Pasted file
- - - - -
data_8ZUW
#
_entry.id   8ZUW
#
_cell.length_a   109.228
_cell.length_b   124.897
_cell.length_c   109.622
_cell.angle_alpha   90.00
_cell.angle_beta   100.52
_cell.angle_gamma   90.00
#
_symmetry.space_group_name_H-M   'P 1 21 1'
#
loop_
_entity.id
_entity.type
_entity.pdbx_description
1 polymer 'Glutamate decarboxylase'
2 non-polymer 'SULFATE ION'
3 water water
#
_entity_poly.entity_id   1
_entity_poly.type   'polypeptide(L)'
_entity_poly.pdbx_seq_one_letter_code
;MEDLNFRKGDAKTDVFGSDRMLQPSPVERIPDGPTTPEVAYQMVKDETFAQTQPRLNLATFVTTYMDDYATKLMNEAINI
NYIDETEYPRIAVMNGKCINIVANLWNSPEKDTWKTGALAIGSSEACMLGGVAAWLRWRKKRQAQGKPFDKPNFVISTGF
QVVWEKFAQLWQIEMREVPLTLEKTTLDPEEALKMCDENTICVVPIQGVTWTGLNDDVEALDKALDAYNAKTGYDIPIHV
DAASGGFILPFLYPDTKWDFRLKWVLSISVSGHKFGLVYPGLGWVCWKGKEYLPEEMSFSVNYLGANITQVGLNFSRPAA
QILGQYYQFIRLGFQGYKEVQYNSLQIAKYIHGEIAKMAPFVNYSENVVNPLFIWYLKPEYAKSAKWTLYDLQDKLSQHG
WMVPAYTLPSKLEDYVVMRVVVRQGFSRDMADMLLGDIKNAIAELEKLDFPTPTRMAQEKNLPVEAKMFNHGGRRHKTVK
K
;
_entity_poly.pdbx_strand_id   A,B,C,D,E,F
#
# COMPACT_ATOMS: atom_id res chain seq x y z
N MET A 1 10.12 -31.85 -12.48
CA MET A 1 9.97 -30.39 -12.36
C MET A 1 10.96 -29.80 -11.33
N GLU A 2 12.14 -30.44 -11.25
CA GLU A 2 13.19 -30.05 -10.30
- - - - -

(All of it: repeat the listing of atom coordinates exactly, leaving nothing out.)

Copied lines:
data_8ZUW
#
_entry.id   8ZUW
#
_cell.length_a   109.228
_cell.length_b   124.897
_cell.length_c   109.622
_cell.angle_alpha   90.00
_cell.angle_beta   100.52
_cell.angle_gamma   90.00
#
_symmetry.space_group_name_H-M   'P 1 21 1'
#
loop_
_entity.id
_entity.type
_entity.pdbx_description
1 polymer 'Glutamate decarboxylase'
2 non-polymer 'SULFATE ION'
3 water water
#
_entity_poly.entity_id   1
_entity_poly.type   'polypeptide(L)'
_entity_poly.pdbx_seq_one_letter_code
;MEDLNFRKGDAKTDVFGSDRMLQPSPVERIPDGPTTPEVAYQMVKDETFAQTQPRLNLATFVTTYMDDYATKLMNEAINI
NYIDETEYPRIAVMNGKCINIVANLWNSPEKDTWKTGALAIGSSEACMLGGVAAWLRWRKKRQAQGKPFDKPNFVISTGF
QVVWEKFAQLWQIEMREVPLTLEKTTLDPEEALKMCDENTICVVPIQGVTWTGLNDDVEALDKALDAYNAKTGYDIPIHV
DAASGGFILPFLYPDTKWDFRLKWVLSISVSGHKFGLVYPGLGWVCWKGKEYLPEEMSFSVNYLGANITQVGLNFSRPAA
QILGQYYQFIRLGFQGYKEVQYNSLQIAKYIHGEIAKMAPFVNYSENVVNPLFIWYLKPEYAKSAKWTLYDLQDKLSQHG
WMVPAYTLPSKLEDYVVMRVVVRQGFSRDMADMLLGDIKNAIAELEKLDFPTPTRMAQEKNLPVEAKMFNHGGRRHKTVK
K
;
_entity_poly.pdbx_strand_id   A,B,C,D,E,F
#
# COMPACT_ATOMS: atom_id res chain seq x y z
N MET A 1 10.12 -31.85 -12.48
CA MET A 1 9.97 -30.39 -12.36
C MET A 1 10.96 -29.80 -11.33
N GLU A 2 12.14 -30.44 -11.25
CA GLU A 2 13.19 -30.05 -10.30